Body fat percentage is a better marker than body mass index for determining inflammation status in polycystic ovary syndrome

Andon Hestiantoro, Rachmat Dediat Kapnosa Hasani, Amalia Shadrina, Herbert Situmorang, Nurul Ilma, Raden Muharam, Kanadi Sumapraja, Budi Wiweko

Research output: Contribution to journalArticle

2 Citations (Scopus)

Abstract

Background: Polycystic ovary syndrome (PCOS) is an endocrinopathic disorder most commonly experienced by women of reproductive age, and it is characterized by a low-grade chronic inflammatory condition. Excessive fat deposit has been long considered as an etiological factor in the pathogenesis of this inflammatory condition. Currently, body mass index (BMI) or percentage of body fat is used as a marker to assess the body fat composition of a person. Objective: To determine whether BMI or body fat percentage (BFP) can be used as a better marker for measuring inflammation related to body fat accumulation in polycystic ovary syndrome patients. Materials and Methods: This study took place at the Center for Reproductive Medicine, Yasmin Clinic, Cipto Mangunkusumo Hospital from January to December 2015. In this cross-sectional study, 32 reproductive age women with PCOS according to the Rotterdam criteria (2003) participated. Women with hyperandrogenism caused by non-classic congenital adrenal hyperplasia, pregnant and lactating women, etc., were excluded. Some variables such as BMI, clinical hyperandrogenism sign, BFP, and inflammatory markers were assessed and statistically analyzed. Results: From a total of 32 subjects of the study, BFP had a significant positive correlation with procalcitonin levels (r=0.35; p=0.048), while BMI did not (r=0.27; p=0.131). Conclusion: BFP can be used as a better marker for measuring inflammation related to body fat accumulation in PCOS subjects.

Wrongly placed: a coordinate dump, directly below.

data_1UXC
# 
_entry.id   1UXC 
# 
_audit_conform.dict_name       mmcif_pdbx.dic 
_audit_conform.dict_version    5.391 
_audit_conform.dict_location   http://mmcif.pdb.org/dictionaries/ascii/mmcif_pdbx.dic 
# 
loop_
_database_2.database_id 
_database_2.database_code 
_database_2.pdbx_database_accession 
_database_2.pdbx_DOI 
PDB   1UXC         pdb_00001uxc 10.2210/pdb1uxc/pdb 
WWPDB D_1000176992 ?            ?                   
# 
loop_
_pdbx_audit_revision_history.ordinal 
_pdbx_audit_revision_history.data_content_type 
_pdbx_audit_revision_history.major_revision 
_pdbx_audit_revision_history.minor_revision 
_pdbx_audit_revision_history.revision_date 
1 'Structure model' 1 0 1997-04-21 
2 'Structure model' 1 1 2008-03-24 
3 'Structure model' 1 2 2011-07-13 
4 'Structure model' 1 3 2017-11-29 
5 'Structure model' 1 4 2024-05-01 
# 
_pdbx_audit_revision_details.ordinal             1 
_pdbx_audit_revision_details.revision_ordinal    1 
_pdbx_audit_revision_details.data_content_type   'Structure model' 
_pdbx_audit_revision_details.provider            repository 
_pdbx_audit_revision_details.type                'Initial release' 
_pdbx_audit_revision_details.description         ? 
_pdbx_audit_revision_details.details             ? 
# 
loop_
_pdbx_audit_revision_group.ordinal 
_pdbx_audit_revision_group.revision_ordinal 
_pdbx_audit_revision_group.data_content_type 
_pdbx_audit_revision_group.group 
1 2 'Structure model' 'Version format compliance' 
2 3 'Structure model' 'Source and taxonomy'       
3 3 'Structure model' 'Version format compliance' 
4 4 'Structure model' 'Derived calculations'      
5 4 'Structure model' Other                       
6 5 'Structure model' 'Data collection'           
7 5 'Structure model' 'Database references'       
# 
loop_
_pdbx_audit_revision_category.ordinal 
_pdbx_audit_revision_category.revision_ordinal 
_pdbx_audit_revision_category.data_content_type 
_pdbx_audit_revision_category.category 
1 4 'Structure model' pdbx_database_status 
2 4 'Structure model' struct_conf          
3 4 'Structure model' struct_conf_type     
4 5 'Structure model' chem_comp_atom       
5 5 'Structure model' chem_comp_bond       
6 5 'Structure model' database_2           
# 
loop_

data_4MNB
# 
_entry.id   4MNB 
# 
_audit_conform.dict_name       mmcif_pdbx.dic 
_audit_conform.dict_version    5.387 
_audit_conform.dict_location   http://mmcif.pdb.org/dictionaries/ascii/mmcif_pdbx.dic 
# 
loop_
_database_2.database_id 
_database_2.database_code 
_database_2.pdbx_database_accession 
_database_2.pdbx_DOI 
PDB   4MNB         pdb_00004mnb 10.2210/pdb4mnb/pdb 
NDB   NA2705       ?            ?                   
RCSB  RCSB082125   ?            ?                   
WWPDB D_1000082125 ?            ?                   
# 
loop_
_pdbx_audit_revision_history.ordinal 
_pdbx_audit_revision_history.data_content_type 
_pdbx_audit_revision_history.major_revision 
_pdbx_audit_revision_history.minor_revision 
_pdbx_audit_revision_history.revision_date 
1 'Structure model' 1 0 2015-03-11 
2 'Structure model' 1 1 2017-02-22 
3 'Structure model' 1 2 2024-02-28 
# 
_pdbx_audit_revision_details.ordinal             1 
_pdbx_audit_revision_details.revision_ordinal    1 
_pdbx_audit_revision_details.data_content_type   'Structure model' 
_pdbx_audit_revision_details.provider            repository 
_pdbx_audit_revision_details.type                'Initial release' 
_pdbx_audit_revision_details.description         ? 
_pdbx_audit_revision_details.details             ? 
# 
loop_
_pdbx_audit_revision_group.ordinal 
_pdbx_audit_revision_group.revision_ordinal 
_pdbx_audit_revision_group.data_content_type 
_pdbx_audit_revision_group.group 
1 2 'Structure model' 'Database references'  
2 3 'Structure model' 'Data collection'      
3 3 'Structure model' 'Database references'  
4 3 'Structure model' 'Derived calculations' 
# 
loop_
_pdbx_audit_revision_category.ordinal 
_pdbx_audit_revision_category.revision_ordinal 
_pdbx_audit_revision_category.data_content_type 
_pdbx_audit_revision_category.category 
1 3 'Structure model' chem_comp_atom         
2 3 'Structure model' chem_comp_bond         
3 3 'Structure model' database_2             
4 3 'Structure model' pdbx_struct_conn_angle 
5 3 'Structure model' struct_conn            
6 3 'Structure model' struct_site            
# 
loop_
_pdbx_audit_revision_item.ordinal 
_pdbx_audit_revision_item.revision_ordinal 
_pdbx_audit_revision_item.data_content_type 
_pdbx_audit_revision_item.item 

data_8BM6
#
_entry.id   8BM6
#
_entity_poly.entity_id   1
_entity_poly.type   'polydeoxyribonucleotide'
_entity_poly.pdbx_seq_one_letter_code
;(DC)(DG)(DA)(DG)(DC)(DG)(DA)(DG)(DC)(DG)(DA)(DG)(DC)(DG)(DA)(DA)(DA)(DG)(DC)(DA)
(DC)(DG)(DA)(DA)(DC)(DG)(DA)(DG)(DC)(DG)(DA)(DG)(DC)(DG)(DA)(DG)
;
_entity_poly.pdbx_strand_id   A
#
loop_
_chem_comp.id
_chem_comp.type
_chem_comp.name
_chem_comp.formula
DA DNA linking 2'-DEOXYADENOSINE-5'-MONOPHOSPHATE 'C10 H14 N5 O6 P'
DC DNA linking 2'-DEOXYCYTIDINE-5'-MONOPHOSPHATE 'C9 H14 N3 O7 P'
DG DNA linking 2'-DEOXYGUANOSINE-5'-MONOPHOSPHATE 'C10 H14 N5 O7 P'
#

Original languageEnglish
Pages (from-to)623-628
Number of pages6
JournalInternational Journal of Reproductive BioMedicine
Volume16
Issue number10
DOIs
Publication statusPublished - 1 Oct 2018

Keywords

  • Body fat
  • Body mass index
  • Inflammation
  • Polycystic ovary syndrome
  • Procalcitonin

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